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Soc 2 Type I vs. Type II audits: Know the difference
BlogsSOC 2
March 10, 2020

Soc 2 Type I vs. Type II audits: Know the difference

SOC 2 Type 1 vs Type 2: Which should you choose?

Congratulations! Your company must be growing, and potential clients are interested in how you handle their data. A SOC 2 audit is an independent, third-party assessment of your security practices, and it can be a great way to grow your business and assure larger customers of your security.

Before you can undergo the SOC 2 audit, you need to make another choice: a Type I or Type II audit?

What is SOC 2?

SOC 2 is short for “Service Organization Control.” SOC 2 is a standard of security and confidentiality that is designed for service organizations - specifically, service organizations that have contact with their clients’ data. If your organization is SOC 2 compliant, it tells your clients that you have the tools and protocols in place to safely handle their data. There are two types of SOC 2 compliance reports: SOC 2 Type I and SOC 2 Type II.

What is SOC 2 Type 1?

A SOC 2 Type 1 report is a security compliance report that details the systems, tools, and strategies you have in place for keeping your data and clients’ data secure. This type of report is all about detailing your security system at one point in time. It is the most cost-effective type of SOC 2 report because the audit is more succinct than a SOC 2 Type 2 audit.

What is SOC 2 Type 2?

While a SOC 2 Type 1 report is a thorough description of your security system at one point in time, a SOC 2 Type 2 report differs by measuring and reporting on the effectiveness of your security controls over time. In other words, while a SOC 2 Type 1 report explains your plan for security, a SOC 2 Type 2 report explains your plan and also assesses how well it works. This type of report, of course, is more comprehensive and more reliable for clients, so some clients may request it. The process takes longer, though, because it requires months of monitoring to get the documentation this report needs.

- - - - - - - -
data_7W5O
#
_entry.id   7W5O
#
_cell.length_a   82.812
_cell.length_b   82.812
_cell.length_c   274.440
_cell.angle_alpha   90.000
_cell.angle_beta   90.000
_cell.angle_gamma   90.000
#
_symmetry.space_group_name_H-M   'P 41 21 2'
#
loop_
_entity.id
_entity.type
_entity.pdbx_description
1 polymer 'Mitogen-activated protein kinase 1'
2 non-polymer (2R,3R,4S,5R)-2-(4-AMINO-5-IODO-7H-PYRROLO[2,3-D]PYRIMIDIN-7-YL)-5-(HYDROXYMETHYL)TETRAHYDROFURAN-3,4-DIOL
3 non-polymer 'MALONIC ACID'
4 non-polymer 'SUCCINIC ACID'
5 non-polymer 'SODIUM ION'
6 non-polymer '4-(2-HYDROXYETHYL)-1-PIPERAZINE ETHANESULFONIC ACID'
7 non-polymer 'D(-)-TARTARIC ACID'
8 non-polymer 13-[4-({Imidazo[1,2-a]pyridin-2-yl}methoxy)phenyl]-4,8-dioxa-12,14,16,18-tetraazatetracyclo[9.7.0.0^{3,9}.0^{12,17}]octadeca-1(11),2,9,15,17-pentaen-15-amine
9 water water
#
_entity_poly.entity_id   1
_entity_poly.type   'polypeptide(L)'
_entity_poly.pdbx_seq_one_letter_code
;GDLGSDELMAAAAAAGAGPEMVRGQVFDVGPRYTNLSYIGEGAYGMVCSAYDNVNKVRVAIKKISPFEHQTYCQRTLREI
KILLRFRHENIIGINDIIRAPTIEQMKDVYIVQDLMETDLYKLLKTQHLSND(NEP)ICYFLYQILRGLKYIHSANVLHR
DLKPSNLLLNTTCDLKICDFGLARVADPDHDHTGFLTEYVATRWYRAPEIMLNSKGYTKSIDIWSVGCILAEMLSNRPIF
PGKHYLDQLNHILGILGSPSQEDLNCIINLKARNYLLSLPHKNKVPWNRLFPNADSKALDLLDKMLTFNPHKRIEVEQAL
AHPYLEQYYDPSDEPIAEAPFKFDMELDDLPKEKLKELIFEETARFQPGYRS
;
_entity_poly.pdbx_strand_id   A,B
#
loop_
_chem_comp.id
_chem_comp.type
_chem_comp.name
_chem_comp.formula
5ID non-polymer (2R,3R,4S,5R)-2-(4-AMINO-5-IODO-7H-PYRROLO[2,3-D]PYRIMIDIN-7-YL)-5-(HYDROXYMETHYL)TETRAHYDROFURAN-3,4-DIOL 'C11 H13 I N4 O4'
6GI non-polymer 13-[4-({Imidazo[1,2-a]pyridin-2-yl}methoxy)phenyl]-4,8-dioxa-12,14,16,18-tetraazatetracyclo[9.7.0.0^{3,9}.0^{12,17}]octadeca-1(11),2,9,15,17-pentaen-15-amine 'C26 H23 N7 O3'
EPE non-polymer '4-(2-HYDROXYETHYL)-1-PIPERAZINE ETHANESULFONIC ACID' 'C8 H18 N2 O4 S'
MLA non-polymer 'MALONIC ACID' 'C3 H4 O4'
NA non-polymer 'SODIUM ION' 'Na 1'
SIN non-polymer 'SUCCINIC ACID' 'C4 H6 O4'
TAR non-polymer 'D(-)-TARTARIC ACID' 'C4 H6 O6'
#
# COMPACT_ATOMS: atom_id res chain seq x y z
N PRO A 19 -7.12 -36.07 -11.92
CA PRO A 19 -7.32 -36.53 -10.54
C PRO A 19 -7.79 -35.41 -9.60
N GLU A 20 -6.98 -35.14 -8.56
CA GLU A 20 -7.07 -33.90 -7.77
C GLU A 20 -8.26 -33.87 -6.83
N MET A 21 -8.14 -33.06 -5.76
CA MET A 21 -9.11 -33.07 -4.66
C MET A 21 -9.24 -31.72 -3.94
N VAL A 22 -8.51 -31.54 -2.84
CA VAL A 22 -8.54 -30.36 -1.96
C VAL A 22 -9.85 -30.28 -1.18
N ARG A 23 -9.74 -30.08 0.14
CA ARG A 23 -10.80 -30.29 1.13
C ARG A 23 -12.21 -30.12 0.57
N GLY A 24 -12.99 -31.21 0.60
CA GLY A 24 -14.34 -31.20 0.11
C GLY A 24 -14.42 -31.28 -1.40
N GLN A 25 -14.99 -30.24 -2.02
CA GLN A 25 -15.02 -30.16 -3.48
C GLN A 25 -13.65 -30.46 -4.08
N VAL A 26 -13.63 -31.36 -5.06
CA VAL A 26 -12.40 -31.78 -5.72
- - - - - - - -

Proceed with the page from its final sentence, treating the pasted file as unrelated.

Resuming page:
Choosing SOC 2 Type 1 vs Type 2

You’ll want to consider three categories – speed, strength, and cost – for your choice:

  1. Speed with which you’d like the SOC 2 completed.

If you need your SOC 2 fast, a Type 1 is likely a better choice, as you’ll receive a report 1-2 months after you’re audit-ready. If there is less urgency, you may choose to skip a Type 1 and go straight to a Type 2.

  1. Strength of the reporting outcomes and how they will serve your company.

A Type 1 report shows that you understand the necessary security procedures. The Type 1 report is issued as of a specific date and represents an auditor’s review and approval of your systems at that moment in time. It’s like your auditor saying, “I checked the company’s security controls on September 30, and everything looked good.”

A Type 2 report shows not only that you understand the necessary security procedures, but that you follow them over a period of time. A Type 2 report is like your auditor saying, “I checked the company’s security controls many times between September 30 and March 30, and everything looked reasonable.” This type of systems review results in audit yields a stronger and more trustworthy report.

  1. Cost of the report to your company.

If you start with a Type 1 report, you may need a Type 2 report as well — which is an additional cost. As noted above, you don’t need to conduct both Type 1 and Type 2 audits in the same year. If a Type 2 is your goal, it is likely more cost-effective to go straight to it and avoid the cost of the Type 1.